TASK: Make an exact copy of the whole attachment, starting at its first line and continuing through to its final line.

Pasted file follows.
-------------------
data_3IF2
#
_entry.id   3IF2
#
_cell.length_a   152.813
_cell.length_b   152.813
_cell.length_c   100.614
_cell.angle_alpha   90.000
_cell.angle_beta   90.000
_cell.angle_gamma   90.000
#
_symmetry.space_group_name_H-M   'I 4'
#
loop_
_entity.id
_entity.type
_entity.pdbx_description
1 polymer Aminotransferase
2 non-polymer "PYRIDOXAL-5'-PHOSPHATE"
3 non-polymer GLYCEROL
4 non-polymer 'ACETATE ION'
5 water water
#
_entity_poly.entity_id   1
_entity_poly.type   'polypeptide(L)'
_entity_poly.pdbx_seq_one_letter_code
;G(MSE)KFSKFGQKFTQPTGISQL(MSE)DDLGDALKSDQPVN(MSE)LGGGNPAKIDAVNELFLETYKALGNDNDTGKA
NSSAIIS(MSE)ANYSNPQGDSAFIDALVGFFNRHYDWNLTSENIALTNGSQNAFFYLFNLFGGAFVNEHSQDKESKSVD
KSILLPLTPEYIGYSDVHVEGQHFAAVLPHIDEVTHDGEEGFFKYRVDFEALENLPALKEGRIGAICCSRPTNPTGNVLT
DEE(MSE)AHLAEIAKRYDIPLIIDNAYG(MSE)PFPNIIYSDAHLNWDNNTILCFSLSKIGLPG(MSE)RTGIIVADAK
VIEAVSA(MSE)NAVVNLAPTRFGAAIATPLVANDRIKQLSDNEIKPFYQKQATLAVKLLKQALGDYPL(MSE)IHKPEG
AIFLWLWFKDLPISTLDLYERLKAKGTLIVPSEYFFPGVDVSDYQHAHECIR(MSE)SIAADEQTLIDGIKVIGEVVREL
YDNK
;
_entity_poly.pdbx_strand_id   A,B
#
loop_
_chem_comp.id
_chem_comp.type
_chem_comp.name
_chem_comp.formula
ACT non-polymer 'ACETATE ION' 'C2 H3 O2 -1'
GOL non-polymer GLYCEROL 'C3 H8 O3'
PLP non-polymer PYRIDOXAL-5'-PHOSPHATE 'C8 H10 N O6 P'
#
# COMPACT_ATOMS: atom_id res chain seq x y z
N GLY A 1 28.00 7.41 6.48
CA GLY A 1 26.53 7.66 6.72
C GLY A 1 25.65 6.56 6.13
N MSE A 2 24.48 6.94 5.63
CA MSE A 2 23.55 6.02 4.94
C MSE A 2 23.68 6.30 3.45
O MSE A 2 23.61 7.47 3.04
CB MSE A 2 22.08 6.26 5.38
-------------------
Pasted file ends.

data_3IF2
#
_entry.id   3IF2
#
_cell.length_a   152.813
_cell.length_b   152.813
_cell.length_c   100.614
_cell.angle_alpha   90.000
_cell.angle_beta   90.000
_cell.angle_gamma   90.000
#
_symmetry.space_group_name_H-M   'I 4'
#
loop_
_entity.id
_entity.type
_entity.pdbx_description
1 polymer Aminotransferase
2 non-polymer "PYRIDOXAL-5'-PHOSPHATE"
3 non-polymer GLYCEROL
4 non-polymer 'ACETATE ION'
5 water water
#
_entity_poly.entity_id   1
_entity_poly.type   'polypeptide(L)'
_entity_poly.pdbx_seq_one_letter_code
;G(MSE)KFSKFGQKFTQPTGISQL(MSE)DDLGDALKSDQPVN(MSE)LGGGNPAKIDAVNELFLETYKALGNDNDTGKA
NSSAIIS(MSE)ANYSNPQGDSAFIDALVGFFNRHYDWNLTSENIALTNGSQNAFFYLFNLFGGAFVNEHSQDKESKSVD
KSILLPLTPEYIGYSDVHVEGQHFAAVLPHIDEVTHDGEEGFFKYRVDFEALENLPALKEGRIGAICCSRPTNPTGNVLT
DEE(MSE)AHLAEIAKRYDIPLIIDNAYG(MSE)PFPNIIYSDAHLNWDNNTILCFSLSKIGLPG(MSE)RTGIIVADAK
VIEAVSA(MSE)NAVVNLAPTRFGAAIATPLVANDRIKQLSDNEIKPFYQKQATLAVKLLKQALGDYPL(MSE)IHKPEG
AIFLWLWFKDLPISTLDLYERLKAKGTLIVPSEYFFPGVDVSDYQHAHECIR(MSE)SIAADEQTLIDGIKVIGEVVREL
YDNK
;
_entity_poly.pdbx_strand_id   A,B
#
loop_
_chem_comp.id
_chem_comp.type
_chem_comp.name
_chem_comp.formula
ACT non-polymer 'ACETATE ION' 'C2 H3 O2 -1'
GOL non-polymer GLYCEROL 'C3 H8 O3'
PLP non-polymer PYRIDOXAL-5'-PHOSPHATE 'C8 H10 N O6 P'
#
# COMPACT_ATOMS: atom_id res chain seq x y z
N GLY A 1 28.00 7.41 6.48
CA GLY A 1 26.53 7.66 6.72
C GLY A 1 25.65 6.56 6.13
N MSE A 2 24.48 6.94 5.63
CA MSE A 2 23.55 6.02 4.94
C MSE A 2 23.68 6.30 3.45
O MSE A 2 23.61 7.47 3.04
CB MSE A 2 22.08 6.26 5.38